Dr. Barash, who saw the patient during his repeat visits to the downtown clinic, sought to bring the pressure down with eye drops and oral medications. “Given the patient’s history of major heart surgery, we wanted to make sure he had appropriate clearance from his cardiologist before retinal surgery to ensure his safety,” says Dr. Barash, who maintains a private practice in Manhattan in addition to his volunteer work training residents and fellows at the Bendheim Family Retina Center at NYEE, as well as Elmhurst Hospital Center in Queens, a Mount Sinai affiliate.

For the first of the two surgeries on January 24, Dr. Barash asked Dr. Fallon, who was on duty that day, to assist. It was a fortuitous pairing since both had performed the Yamane technique many times, often together. The dislocated lens was removed with vitrectomy but there was no zonular support for a new intraocular lens. The Yamane technique was the ideal option to fixate the new lens, as the sclera was thin in this long MFS eye, and suture-based fixation can erode through the sclera with time and cause the new lens to fall out of position. Similarly, the iris can also be thinned in patients with MFS and the lens would be similarly unstable affixed to the iris.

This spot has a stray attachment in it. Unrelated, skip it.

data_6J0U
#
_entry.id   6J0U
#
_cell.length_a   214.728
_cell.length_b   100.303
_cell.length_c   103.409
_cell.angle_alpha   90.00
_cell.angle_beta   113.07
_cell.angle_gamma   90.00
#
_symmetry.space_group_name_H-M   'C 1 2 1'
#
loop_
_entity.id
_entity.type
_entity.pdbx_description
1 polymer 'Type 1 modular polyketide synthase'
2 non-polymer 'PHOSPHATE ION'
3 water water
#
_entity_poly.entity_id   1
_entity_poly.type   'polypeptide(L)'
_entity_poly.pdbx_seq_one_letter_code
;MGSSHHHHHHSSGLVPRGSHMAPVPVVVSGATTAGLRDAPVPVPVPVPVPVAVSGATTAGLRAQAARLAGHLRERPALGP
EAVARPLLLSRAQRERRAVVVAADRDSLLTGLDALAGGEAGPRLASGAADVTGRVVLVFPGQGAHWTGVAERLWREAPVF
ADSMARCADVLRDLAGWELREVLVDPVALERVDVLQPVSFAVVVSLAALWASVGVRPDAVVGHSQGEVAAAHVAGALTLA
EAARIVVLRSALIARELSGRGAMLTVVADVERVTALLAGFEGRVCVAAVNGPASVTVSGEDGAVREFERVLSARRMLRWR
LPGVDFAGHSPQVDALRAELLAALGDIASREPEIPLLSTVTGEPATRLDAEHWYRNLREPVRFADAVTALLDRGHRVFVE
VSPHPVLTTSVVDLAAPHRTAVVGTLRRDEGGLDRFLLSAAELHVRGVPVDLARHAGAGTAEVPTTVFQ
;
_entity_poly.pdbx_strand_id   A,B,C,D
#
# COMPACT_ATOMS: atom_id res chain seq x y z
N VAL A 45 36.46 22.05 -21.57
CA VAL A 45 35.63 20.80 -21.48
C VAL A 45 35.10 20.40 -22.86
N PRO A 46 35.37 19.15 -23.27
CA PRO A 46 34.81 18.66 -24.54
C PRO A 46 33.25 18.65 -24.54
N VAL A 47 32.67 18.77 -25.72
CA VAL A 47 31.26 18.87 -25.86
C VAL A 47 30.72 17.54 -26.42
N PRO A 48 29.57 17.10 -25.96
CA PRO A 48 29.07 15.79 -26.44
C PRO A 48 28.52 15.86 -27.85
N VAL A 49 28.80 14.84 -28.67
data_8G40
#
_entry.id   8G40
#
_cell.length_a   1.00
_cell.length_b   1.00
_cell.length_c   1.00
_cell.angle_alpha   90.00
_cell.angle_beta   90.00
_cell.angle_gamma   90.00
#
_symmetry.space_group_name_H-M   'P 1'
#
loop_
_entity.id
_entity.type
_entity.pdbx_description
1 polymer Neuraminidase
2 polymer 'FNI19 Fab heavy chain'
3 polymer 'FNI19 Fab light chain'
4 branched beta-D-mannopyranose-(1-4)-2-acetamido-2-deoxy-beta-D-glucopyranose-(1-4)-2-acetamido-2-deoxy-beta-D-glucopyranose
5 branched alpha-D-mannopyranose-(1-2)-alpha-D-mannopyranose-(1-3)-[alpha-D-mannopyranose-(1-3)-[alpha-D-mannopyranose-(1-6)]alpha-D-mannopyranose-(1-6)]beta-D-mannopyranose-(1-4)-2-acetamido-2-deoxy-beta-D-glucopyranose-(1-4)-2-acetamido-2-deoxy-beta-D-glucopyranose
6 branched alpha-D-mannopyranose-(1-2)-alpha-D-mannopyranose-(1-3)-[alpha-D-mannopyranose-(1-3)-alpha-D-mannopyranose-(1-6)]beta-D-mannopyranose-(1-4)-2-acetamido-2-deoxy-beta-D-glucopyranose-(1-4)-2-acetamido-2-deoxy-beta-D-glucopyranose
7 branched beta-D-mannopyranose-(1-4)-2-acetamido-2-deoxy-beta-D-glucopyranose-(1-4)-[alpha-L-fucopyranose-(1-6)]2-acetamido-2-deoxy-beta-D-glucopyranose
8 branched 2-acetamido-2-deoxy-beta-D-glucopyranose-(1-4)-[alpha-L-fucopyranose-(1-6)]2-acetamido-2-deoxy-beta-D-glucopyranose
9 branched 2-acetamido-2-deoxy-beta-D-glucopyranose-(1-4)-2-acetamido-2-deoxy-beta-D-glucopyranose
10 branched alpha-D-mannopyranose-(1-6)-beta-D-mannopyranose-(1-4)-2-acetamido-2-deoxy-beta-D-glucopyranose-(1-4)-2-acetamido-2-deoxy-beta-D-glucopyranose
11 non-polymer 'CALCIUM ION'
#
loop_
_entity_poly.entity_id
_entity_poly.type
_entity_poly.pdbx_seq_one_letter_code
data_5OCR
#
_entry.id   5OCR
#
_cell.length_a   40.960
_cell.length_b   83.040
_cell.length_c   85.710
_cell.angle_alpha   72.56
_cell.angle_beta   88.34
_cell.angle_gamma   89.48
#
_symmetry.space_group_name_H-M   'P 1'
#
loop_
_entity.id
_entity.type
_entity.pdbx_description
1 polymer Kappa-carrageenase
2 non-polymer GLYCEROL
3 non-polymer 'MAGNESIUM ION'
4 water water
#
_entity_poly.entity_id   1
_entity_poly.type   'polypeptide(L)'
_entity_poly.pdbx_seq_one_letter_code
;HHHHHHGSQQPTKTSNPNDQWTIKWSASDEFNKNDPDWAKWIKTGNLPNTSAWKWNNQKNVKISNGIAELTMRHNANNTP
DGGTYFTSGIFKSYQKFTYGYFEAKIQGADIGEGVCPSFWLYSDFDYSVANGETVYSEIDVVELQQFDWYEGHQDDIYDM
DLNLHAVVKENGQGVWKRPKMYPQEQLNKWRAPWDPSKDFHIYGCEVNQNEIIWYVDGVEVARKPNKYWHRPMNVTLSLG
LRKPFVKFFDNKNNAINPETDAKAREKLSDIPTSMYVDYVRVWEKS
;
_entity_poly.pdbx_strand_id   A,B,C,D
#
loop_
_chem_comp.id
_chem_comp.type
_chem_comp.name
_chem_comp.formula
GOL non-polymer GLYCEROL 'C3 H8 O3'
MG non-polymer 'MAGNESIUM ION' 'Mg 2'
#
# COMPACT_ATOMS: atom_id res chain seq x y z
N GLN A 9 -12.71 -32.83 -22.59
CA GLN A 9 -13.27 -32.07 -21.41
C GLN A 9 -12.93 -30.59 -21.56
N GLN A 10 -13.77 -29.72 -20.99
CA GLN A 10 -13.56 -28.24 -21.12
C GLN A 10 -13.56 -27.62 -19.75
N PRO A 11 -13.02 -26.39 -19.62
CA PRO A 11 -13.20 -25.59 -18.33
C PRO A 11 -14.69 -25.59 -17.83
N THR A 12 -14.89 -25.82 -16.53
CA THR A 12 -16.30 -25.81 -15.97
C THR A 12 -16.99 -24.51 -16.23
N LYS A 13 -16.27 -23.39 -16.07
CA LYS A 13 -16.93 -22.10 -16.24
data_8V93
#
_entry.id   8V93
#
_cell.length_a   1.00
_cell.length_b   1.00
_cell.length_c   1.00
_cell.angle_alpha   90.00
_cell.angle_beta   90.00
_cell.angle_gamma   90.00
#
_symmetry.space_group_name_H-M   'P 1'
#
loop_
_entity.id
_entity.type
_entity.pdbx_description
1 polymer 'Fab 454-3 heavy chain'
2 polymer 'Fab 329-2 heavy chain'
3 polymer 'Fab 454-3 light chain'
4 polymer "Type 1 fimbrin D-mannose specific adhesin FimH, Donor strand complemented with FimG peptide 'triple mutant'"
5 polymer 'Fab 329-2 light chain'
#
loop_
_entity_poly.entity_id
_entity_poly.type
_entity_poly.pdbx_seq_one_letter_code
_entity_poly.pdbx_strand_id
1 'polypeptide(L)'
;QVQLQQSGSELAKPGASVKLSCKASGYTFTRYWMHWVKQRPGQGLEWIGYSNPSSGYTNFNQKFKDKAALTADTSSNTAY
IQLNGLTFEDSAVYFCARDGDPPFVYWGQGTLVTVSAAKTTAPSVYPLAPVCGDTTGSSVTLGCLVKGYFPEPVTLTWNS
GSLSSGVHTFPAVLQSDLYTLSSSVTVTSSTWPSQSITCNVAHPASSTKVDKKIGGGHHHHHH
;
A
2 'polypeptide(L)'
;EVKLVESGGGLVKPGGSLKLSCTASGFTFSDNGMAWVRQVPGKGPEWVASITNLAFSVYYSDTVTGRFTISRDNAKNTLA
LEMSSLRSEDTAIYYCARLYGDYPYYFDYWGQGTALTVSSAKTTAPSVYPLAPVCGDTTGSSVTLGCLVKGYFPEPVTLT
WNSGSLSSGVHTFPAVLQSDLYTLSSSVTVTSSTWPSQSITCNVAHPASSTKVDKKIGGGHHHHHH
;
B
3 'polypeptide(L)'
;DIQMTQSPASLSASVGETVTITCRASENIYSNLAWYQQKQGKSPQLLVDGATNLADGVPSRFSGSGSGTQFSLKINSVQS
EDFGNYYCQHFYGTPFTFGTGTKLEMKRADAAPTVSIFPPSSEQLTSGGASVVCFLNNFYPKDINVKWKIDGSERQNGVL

The Yamane technique, which requires considerable training, involves using a tiny corneal incision to insert the new lens. In order to affix the lens to the sclera to ensure its long-term stability, two 30-gauge needles housing the lens haptics were inserted through the sclera, creating a tunnel in which the haptic arms could rest. When the surgeons withdrew the needles, the haptics remained and became anchored in those scleral tunnels. The surgeons then cauterized the protruding ends of each haptic to fashion flanges that prevented the arms from slipping back into the eye.

While the surgery was a success, it was in a sense a tune-up for the analogous second operation six months later on the left eye.

“I learn a little bit from each case, but probably more from this one because of the uniqueness of his anatomy,” acknowledges Dr. Fallon.

The abnormal size and shape of Mr. Klingler’s eyes due to the MFS meant that the normal anatomical structures were stretched and acted differently. That awareness served her and Dr. Barash well on the follow-up surgery when they revised critical aspects of the procedure, such as moving the intraocular lens back a half-millimeter from the 2.5 mm of the first. “We made a lot of adjustments,” confirms Dr. Barash, “because of the configuration of the eye where everything was floppy and worked differently.”

To the surgeons’ satisfaction, the second procedure was even smoother than the first. Validation came from the patient himself, whose intraocular pressure returned to normal in the following weeks, while his vision without glasses or contacts improved substantially to 20/30.

“I can’t believe how perfect my vision is now,” exclaims Mr. Klingler, a fund-raiser for a nonprofit environmental organization. “There were certainly more than a few sleepless nights when I was wondering whether I would ever see well again. You could say I was lucky enough to find doctors at the top of their game.”